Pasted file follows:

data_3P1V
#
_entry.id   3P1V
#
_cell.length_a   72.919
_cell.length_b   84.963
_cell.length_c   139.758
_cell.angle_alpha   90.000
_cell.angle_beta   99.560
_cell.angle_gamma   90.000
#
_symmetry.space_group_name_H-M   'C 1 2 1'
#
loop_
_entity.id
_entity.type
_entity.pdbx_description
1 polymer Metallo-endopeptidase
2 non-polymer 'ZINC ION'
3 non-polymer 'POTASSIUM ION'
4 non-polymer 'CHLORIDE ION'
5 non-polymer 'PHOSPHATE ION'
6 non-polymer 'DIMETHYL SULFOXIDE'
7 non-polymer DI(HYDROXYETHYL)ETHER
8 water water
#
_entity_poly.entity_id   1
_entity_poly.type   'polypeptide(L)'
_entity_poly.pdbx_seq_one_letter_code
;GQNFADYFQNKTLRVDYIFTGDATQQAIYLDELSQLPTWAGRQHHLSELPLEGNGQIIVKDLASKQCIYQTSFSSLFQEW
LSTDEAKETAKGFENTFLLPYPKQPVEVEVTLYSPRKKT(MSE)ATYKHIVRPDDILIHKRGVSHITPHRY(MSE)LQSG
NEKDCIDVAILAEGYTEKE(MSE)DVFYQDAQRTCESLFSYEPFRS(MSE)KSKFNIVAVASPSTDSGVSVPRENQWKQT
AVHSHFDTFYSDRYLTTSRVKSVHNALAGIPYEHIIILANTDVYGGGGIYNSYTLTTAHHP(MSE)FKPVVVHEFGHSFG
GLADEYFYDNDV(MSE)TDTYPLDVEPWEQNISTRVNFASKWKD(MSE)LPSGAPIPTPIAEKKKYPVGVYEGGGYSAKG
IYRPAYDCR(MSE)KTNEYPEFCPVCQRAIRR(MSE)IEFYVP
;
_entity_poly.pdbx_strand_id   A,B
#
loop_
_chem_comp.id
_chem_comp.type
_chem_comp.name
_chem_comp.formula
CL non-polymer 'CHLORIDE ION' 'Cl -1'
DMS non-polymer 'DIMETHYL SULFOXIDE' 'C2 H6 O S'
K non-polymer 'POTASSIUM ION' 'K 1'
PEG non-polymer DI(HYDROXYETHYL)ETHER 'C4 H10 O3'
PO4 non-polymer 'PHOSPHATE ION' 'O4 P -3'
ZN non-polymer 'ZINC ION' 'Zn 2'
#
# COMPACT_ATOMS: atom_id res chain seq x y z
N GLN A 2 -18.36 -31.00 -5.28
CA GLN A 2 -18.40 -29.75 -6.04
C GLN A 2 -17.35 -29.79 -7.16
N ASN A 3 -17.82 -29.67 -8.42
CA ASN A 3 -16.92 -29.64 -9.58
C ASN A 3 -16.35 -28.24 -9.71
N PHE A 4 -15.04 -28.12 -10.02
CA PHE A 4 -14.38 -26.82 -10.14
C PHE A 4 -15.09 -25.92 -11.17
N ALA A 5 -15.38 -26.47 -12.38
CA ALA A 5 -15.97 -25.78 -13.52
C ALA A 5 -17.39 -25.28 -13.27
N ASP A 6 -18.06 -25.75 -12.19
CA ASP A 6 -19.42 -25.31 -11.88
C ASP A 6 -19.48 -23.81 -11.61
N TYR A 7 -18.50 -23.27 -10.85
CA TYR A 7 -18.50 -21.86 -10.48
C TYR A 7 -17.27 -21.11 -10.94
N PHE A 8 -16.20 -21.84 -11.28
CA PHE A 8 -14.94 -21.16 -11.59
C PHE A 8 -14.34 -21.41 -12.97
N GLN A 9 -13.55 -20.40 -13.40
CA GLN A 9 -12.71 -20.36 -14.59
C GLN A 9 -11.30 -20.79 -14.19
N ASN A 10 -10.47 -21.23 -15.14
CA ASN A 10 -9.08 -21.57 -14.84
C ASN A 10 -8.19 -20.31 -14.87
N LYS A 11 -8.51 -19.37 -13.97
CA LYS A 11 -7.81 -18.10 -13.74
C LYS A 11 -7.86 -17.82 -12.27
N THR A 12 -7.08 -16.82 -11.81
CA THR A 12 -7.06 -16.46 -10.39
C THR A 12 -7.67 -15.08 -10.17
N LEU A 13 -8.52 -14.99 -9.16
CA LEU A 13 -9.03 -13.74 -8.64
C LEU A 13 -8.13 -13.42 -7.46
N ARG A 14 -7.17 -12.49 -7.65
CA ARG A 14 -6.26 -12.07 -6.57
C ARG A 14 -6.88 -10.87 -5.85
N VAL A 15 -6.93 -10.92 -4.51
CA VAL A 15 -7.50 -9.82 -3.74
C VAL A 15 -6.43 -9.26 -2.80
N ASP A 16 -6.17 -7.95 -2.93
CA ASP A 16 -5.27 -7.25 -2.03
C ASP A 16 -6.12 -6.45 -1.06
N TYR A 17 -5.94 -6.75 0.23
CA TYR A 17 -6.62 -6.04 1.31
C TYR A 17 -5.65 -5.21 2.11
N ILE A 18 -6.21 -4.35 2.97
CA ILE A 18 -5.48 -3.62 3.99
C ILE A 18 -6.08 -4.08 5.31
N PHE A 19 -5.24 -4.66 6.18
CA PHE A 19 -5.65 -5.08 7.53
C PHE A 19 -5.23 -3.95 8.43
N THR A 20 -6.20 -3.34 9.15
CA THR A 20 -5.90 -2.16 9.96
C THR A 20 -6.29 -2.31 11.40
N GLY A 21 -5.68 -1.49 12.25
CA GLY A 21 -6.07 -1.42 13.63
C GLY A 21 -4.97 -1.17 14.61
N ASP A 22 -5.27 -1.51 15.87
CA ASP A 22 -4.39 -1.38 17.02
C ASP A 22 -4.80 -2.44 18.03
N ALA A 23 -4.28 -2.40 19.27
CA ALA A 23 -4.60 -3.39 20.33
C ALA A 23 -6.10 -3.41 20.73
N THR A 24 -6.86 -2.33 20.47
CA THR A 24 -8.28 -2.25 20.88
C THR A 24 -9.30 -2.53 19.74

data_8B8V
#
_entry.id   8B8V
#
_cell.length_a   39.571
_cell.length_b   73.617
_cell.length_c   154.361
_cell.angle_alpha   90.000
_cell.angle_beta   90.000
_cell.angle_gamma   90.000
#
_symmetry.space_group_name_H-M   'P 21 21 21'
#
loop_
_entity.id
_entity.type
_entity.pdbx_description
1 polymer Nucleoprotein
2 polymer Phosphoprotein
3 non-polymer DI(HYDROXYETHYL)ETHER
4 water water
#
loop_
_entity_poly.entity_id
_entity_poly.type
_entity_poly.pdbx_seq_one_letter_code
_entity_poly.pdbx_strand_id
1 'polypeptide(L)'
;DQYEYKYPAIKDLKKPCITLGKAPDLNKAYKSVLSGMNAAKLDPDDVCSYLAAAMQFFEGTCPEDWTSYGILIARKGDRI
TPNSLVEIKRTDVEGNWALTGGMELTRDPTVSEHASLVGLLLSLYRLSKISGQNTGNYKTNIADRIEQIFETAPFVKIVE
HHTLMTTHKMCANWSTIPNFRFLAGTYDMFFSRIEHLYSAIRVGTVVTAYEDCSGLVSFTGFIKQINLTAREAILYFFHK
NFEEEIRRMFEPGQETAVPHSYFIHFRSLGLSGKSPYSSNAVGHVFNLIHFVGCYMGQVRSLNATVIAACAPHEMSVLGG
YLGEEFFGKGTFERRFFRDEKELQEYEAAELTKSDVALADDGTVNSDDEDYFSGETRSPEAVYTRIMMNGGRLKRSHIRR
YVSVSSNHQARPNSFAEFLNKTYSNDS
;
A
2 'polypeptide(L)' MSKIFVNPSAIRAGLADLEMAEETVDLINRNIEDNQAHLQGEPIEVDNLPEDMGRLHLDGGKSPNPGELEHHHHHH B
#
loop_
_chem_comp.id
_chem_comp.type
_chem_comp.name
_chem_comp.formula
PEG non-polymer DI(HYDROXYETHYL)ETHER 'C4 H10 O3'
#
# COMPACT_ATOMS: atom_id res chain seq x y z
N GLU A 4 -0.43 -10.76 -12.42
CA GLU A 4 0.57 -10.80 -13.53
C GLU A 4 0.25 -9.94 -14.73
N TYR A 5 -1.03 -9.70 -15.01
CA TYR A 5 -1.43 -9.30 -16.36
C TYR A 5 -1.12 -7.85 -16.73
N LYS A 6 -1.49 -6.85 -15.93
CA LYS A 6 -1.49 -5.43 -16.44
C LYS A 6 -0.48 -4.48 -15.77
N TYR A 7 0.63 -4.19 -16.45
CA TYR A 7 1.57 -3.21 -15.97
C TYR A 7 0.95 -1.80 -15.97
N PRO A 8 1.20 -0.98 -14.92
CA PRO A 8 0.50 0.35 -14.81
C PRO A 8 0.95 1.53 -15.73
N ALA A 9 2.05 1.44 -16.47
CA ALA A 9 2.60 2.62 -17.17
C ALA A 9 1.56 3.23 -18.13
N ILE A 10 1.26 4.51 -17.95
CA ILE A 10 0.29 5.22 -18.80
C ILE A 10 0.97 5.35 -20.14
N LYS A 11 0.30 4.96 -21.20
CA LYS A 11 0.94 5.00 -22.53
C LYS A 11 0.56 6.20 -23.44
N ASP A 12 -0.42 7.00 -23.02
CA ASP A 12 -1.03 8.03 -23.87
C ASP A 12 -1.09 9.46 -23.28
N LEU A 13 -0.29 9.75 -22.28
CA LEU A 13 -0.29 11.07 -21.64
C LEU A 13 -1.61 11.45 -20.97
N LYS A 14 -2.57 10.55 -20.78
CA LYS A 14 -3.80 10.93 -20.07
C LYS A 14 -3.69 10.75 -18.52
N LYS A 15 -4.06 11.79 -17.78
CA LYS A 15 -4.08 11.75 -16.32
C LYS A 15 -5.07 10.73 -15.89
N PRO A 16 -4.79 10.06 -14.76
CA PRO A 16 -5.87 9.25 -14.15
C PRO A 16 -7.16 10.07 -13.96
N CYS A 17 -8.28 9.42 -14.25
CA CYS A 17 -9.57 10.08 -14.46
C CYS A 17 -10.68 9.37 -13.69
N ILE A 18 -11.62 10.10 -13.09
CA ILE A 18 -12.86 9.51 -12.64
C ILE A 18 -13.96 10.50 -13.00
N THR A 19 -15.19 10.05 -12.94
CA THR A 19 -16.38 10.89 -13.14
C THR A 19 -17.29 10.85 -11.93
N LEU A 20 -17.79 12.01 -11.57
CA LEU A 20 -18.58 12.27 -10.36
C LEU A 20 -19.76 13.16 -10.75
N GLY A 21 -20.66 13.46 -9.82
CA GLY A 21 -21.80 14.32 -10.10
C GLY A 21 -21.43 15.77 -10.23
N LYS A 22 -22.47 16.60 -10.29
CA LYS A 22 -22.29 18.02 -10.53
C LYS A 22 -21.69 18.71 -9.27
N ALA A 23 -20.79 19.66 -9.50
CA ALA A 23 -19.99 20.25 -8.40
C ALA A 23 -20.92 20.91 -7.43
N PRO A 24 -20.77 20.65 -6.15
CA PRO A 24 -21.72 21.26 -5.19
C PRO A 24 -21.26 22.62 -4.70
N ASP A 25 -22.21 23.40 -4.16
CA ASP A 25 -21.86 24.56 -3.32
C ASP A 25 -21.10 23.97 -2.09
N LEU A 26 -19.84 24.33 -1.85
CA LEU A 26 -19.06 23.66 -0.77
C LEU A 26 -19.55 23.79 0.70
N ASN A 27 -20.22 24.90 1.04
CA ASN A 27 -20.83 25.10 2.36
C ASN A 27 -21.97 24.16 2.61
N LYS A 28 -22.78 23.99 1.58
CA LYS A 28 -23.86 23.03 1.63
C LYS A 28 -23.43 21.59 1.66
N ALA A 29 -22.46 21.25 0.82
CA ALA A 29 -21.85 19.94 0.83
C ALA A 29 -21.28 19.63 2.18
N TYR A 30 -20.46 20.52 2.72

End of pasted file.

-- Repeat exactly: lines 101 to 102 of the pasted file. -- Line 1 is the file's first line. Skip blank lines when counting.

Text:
CA ILE A 18 -5.48 -3.62 3.99
C ILE A 18 -6.08 -4.08 5.31